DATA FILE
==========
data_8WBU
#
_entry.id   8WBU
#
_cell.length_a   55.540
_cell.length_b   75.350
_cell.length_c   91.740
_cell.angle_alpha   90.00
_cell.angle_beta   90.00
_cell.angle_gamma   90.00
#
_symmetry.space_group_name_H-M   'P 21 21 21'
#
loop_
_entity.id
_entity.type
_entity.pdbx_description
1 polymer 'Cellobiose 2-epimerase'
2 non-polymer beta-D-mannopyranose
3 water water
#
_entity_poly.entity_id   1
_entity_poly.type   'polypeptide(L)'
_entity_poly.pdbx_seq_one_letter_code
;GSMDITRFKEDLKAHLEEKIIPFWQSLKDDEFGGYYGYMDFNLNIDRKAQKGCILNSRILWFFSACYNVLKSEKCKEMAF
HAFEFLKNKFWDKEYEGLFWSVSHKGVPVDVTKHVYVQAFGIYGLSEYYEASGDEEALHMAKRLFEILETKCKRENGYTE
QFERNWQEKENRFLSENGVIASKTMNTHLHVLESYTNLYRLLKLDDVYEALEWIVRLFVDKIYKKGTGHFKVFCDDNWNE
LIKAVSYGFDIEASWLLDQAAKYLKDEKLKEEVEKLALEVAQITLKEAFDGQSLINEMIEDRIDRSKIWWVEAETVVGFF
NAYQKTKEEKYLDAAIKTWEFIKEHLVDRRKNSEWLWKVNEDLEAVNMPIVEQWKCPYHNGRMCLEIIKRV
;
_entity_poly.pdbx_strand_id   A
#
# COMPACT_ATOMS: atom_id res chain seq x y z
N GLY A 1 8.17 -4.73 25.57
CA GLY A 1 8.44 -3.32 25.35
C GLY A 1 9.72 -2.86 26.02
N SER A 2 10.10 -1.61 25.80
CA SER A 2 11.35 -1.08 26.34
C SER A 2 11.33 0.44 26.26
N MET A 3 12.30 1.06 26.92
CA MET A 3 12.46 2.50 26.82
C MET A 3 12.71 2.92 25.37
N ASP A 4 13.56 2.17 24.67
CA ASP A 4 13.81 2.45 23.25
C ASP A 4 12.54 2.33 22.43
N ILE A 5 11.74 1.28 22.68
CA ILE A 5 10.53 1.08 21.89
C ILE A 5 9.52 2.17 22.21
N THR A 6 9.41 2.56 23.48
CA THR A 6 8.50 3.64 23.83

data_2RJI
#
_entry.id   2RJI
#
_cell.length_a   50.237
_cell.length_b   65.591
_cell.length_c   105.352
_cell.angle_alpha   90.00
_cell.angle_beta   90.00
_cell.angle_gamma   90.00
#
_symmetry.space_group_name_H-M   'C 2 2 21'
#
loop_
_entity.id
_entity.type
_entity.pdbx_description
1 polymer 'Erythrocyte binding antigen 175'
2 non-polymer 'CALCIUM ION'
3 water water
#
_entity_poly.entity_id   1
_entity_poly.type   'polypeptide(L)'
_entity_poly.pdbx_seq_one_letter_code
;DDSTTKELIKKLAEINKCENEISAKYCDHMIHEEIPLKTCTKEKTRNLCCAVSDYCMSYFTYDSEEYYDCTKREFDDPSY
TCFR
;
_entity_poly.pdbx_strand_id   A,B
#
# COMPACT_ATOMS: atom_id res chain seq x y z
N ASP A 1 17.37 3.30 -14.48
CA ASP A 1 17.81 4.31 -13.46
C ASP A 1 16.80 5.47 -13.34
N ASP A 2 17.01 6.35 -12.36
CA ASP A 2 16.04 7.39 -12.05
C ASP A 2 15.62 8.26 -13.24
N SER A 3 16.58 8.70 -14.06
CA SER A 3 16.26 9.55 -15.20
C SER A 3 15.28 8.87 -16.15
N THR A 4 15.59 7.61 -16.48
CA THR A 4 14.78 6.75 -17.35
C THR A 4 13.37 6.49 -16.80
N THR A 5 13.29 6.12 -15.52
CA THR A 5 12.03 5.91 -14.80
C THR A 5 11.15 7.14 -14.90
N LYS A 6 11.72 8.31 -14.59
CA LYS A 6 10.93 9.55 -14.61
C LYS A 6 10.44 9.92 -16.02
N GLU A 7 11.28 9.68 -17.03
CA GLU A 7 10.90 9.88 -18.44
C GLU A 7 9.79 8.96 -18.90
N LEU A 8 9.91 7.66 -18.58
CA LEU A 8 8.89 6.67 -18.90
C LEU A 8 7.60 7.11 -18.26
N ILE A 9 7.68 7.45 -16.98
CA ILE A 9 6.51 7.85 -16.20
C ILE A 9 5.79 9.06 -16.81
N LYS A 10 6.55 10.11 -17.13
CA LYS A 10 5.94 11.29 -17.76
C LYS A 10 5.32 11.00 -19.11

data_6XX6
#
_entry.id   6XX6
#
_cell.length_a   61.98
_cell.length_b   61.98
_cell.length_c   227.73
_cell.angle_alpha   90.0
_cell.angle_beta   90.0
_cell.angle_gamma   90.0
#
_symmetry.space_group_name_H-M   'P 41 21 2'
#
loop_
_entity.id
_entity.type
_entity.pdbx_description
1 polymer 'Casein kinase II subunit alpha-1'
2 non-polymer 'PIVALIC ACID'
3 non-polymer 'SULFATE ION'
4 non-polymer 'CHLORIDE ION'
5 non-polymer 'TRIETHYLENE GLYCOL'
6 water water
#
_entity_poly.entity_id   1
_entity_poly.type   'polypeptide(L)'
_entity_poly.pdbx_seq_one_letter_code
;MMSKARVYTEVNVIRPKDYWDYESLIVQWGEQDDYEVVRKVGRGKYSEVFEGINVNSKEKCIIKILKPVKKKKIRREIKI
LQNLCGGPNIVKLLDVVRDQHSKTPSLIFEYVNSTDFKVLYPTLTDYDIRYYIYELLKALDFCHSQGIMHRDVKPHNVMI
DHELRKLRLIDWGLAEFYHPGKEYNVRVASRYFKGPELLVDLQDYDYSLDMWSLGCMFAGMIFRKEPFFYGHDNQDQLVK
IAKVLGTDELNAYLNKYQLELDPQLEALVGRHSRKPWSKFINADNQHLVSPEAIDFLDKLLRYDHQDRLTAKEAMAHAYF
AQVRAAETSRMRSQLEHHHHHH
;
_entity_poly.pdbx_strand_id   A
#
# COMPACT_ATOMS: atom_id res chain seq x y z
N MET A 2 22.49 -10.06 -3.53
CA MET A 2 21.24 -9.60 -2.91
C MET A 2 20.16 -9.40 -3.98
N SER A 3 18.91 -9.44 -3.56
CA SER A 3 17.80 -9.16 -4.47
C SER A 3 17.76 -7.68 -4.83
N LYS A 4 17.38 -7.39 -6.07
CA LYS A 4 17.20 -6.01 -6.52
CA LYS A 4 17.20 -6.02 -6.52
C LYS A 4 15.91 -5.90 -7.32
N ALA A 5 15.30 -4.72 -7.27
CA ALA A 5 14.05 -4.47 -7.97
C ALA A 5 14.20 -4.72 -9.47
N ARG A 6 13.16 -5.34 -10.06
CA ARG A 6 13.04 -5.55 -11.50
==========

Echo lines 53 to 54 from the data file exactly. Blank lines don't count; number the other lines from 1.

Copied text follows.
_entry.id   2RJI
#